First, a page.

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Project Purpose and Methodology

he purpose of this project was to gain meaningful input from judges and crime victims about the following:

How the court responds to viewing the victim as a "client" of the juvenile court.

How to remove obstacles to increasing victim involvement.

How to improve services and responsiveness to victims.

How to solve problems in meeting the needs of victims.

In addition, the project provided a demonstration of the value of structured, honest, and meaningful dialogue among juvenile court judges, crime victims, and community members. As a result of the project, such structured dialogue is already being replicated in followup focus groups in several jurisdictions.

The project's strategy was to build upon existing state and local support for restorative justice initiatives and victim empowerment through guided focus group discussions. Local court jurisdictions in four participating states were chosen because the state had recently adopted, or was in the process of developing, new victims' rights legislation relevant to victims of juvenile offenders, and the state had recently adopted new policies and/or statutes based upon the balanced approach and restorative justice. The four focus group sites were Harrisburg, PA, St. Paul, MN, West Palm Beach, FL, and Sacramento, CA.

Victim participants in 1 state were selected from a random pool derived from a list of 30 cases identified by the court. Since this approach was not viable in the remaining three states, victim advocates generated a list of potential participants. The 18 victim participants selected included 9 victims of violent crimes and 9 victims of property crimes. Judge participants were identified through lists provided by judicial training organizations in each regional circuit. A total of 20 judges participated in the 4 focus groups. Diversity of gender, age, ethnicity, and political philosophy was achieved in both the victim and judge groups.

Each forum began with an overview of the project goals, a brief review of state and national changes in victims' rights legislation affecting juvenile courts, and a short presentation of restorative justice principles and practices. The protocol for each focus group process included the following:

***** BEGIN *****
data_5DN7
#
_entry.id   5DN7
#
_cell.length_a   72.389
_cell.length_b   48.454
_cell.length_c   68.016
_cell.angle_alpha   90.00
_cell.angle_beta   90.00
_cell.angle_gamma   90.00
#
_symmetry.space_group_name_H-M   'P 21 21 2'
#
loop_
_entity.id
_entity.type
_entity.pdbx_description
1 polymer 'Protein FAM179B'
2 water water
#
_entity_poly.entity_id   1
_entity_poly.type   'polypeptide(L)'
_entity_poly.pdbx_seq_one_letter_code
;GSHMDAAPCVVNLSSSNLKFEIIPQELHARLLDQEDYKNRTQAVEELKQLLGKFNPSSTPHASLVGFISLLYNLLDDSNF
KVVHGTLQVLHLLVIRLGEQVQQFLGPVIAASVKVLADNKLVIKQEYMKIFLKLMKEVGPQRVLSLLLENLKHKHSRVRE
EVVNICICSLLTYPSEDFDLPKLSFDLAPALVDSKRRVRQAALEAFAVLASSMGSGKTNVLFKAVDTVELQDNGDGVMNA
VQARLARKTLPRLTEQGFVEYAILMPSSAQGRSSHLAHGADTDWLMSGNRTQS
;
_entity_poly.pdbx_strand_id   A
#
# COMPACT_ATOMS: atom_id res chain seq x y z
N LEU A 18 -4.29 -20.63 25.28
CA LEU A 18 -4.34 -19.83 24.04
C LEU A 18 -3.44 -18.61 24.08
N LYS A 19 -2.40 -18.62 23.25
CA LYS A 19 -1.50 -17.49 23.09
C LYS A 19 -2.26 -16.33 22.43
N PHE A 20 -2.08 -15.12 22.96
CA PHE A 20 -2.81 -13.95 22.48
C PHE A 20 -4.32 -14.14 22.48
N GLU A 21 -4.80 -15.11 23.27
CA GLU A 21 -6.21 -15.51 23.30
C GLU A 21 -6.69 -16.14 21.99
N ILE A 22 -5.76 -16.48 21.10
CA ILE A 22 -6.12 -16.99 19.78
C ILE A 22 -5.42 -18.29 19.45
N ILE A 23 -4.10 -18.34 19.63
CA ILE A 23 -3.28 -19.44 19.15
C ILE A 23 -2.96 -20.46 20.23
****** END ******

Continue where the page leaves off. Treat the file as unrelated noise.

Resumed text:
Consideration of a series of questions designed to elicit responses about victims' roles and needs throughout the juvenile justice process.

Discussion of what a "continuum of services" for victims within the juvenile court should include.

Identification of barriers to victim services within the juvenile court setting and discussion of how to overcome them.

Development of recommendations for improving juvenile court and the juvenile justice system.

Two detailed discussion guides containing the questions were developed by the project staff. Judges, victims, and victim advocates were divided into separate groups and asked identical questions. Opportunities were provided for the groups to share ideas with the entire group and for discussion among the combined group of victims, victim advocates, and judges. Individual worksheets asked participants to rank the importance of the barriers to victim involvement and application of restorative justice practices. This stimulated the expression of opinions, even among the less outgoing participants.

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Victims, Judges, and Juvenile Court Reform
Through Restorative Justice
October 2000
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